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|Place of origin||Philippines|
|Main ingredients||Fish, tomato, eggs|
Sarsiado (also sometimes spelled as sarciado) is a fish dish from the Philippines which features tomatoes and eggs. The name sarsiado in the Tagalog language means "cooked with a thick sauce". The name is derived from the Filipino word sarsa (referring to a thick sauce) which in turn is from the Spanish word "salsa", which means "sauce".
Origin and preparation
Sarsiado is a delicacy from the Philippines which features a sauce predominantly composed of tomatoes and eggs. The bangus (or milkfish) is cleaned by removing the gills and other parts, rubbed with salt and then washed afterwards to remove blood and other scum. It is then fried (usually shallow-fried, but deep-fried is not unheard-of) in a high temperature until the fish is cooked. The sarsa is then cooked in a separate saucepan - garlic, onions, and tomatoes are sauteed - in that order until cooked (with water sometimes added to maintain some moisture), and then beaten eggs are added and cooked to a rare done-ness. A souring element as well as a sweetening one may be added to the sarsa. Other fishes such as tilapia are also used in lieu of milkfish.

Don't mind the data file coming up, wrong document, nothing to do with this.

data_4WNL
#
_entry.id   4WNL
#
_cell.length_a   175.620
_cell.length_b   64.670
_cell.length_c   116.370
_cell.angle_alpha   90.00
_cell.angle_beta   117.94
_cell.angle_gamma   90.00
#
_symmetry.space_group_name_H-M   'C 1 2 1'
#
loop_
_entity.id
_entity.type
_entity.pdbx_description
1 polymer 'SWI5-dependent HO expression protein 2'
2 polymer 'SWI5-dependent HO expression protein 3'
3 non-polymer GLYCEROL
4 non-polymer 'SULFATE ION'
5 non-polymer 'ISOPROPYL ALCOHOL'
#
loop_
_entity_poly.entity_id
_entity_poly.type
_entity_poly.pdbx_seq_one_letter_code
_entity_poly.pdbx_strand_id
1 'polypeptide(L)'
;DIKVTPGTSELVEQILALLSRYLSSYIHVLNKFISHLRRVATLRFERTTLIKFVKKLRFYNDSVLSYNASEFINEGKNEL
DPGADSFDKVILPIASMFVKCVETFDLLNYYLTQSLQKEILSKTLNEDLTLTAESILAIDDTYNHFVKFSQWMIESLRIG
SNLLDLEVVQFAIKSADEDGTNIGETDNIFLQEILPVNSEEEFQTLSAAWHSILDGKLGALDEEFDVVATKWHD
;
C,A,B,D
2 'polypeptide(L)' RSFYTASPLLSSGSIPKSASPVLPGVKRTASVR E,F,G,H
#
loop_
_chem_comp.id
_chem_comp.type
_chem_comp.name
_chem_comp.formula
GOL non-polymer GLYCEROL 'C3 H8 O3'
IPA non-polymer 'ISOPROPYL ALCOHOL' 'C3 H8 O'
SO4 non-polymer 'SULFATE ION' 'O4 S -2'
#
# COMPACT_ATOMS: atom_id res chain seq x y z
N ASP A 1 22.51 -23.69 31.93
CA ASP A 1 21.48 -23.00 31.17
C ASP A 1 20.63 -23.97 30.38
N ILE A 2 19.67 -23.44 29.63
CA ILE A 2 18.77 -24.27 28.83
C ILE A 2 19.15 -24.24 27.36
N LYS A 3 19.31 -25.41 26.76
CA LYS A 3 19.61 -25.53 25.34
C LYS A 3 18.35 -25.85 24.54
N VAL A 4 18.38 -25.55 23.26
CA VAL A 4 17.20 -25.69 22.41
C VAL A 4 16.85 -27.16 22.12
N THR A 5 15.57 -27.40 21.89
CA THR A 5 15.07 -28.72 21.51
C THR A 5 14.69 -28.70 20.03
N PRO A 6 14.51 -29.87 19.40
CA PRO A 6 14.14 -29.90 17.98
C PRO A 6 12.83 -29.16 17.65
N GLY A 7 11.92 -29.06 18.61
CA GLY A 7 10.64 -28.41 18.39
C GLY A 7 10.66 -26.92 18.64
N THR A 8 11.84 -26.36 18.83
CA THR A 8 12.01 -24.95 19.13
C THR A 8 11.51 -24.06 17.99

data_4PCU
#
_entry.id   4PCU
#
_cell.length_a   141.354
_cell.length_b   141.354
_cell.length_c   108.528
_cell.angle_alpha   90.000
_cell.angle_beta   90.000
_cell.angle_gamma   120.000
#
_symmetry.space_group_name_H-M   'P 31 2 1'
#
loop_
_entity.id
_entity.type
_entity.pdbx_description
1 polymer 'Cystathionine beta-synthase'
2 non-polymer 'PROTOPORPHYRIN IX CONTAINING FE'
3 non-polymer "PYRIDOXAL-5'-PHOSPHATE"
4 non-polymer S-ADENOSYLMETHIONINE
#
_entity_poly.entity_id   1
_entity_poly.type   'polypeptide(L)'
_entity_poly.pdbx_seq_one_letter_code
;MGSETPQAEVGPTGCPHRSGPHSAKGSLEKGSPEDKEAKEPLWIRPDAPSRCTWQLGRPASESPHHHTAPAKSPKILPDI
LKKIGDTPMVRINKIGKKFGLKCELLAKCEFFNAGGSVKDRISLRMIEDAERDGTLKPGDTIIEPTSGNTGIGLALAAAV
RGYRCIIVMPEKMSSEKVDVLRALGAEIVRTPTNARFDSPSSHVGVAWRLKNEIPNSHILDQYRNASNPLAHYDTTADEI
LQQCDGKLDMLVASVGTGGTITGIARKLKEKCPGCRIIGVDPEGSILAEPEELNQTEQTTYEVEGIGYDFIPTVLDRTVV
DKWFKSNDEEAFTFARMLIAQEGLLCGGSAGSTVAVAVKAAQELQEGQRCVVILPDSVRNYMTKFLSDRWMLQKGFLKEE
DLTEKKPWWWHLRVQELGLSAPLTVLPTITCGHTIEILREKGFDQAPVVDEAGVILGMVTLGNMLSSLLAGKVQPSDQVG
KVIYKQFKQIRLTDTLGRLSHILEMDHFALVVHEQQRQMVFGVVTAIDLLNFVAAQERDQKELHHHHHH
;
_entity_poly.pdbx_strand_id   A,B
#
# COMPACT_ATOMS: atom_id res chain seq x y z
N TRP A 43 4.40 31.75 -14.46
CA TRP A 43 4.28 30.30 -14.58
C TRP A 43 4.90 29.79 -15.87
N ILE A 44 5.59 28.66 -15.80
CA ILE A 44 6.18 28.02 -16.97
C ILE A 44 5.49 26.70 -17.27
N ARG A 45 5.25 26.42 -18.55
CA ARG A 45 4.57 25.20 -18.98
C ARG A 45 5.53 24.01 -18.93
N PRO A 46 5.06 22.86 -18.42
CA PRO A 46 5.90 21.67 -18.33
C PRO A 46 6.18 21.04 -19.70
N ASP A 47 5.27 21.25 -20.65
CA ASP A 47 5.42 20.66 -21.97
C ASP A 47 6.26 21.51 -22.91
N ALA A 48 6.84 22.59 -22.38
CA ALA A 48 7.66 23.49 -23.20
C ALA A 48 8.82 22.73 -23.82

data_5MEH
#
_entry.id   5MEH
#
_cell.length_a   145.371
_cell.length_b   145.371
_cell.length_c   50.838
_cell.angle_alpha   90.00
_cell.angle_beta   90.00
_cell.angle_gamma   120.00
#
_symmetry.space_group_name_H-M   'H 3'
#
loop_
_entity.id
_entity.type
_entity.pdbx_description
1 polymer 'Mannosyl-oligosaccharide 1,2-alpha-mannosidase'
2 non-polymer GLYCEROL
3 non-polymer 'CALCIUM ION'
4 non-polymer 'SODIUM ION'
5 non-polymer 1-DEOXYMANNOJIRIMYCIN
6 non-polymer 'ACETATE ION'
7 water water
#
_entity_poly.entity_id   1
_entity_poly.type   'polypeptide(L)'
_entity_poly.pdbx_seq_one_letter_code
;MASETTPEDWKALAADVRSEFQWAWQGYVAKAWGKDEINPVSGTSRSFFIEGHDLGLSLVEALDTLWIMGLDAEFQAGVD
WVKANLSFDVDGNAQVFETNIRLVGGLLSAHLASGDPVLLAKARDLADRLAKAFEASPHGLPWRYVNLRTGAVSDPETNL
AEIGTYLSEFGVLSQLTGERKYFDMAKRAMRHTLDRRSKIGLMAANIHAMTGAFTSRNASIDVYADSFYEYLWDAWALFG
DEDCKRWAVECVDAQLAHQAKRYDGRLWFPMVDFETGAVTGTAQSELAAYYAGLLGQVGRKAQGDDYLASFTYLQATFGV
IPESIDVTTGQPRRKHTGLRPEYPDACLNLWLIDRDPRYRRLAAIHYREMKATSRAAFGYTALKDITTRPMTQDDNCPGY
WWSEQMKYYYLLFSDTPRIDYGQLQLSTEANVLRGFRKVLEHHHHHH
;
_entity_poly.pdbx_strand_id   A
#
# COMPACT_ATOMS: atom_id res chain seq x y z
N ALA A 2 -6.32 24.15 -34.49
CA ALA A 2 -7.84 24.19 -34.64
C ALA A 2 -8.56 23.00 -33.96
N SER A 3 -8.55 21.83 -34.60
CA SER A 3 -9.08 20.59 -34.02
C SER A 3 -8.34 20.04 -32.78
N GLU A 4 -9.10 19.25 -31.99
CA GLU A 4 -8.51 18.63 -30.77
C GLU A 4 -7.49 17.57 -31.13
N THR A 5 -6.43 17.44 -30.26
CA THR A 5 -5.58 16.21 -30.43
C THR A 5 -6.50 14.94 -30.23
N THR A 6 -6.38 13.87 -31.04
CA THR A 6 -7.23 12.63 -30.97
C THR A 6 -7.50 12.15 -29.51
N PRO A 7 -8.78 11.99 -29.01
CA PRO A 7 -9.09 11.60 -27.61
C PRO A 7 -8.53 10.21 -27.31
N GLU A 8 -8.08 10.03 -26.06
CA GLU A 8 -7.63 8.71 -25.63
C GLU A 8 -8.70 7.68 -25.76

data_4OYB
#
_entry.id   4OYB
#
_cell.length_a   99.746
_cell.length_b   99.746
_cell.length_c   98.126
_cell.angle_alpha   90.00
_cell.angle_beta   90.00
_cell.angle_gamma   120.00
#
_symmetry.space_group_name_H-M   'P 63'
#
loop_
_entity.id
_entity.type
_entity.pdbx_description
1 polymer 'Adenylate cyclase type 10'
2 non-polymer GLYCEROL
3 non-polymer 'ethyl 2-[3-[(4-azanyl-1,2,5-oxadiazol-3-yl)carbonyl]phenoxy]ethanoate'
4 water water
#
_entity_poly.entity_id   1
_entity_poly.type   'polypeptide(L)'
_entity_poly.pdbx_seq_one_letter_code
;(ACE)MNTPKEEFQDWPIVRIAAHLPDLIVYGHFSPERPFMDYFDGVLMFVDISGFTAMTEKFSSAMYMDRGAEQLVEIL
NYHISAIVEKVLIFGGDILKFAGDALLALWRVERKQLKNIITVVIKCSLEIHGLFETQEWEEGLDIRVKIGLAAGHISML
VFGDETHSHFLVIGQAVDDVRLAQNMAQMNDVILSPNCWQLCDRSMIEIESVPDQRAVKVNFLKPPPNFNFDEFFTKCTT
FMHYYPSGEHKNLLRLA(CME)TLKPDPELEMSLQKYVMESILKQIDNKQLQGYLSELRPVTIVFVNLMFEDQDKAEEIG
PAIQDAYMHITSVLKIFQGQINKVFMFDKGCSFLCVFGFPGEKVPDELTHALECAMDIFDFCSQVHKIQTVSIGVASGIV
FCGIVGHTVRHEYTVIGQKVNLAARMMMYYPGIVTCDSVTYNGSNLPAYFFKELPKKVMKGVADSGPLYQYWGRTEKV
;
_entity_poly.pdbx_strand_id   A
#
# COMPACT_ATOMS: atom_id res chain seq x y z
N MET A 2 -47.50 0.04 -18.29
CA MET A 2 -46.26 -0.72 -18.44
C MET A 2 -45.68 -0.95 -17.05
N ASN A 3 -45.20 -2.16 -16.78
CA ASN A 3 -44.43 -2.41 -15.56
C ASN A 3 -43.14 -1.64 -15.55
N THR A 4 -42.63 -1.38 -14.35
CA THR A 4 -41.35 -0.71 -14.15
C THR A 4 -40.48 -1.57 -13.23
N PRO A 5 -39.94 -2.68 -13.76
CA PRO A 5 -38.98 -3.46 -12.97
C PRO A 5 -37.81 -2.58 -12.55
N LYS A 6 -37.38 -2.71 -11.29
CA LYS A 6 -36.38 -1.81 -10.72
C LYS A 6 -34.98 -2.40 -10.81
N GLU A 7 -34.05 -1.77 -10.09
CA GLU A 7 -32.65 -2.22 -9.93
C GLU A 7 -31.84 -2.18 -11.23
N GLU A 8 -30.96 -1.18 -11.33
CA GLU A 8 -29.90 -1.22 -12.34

The sauce features a guisado - a sautee flavor combination of garlic, onion and tomatoes (although tomatoes are sometimes omitted, depending on the dish).
The dish is essentially a combination of two separate dishes: piniritong isda (fried fish), and tomato-scrambled eggs (for the sarsa), similar to the Chinese's stir-fried tomato and scrambled eggs.
A similar dish is the Philippine version of the escabeche which also has fried fish topped with a sauce.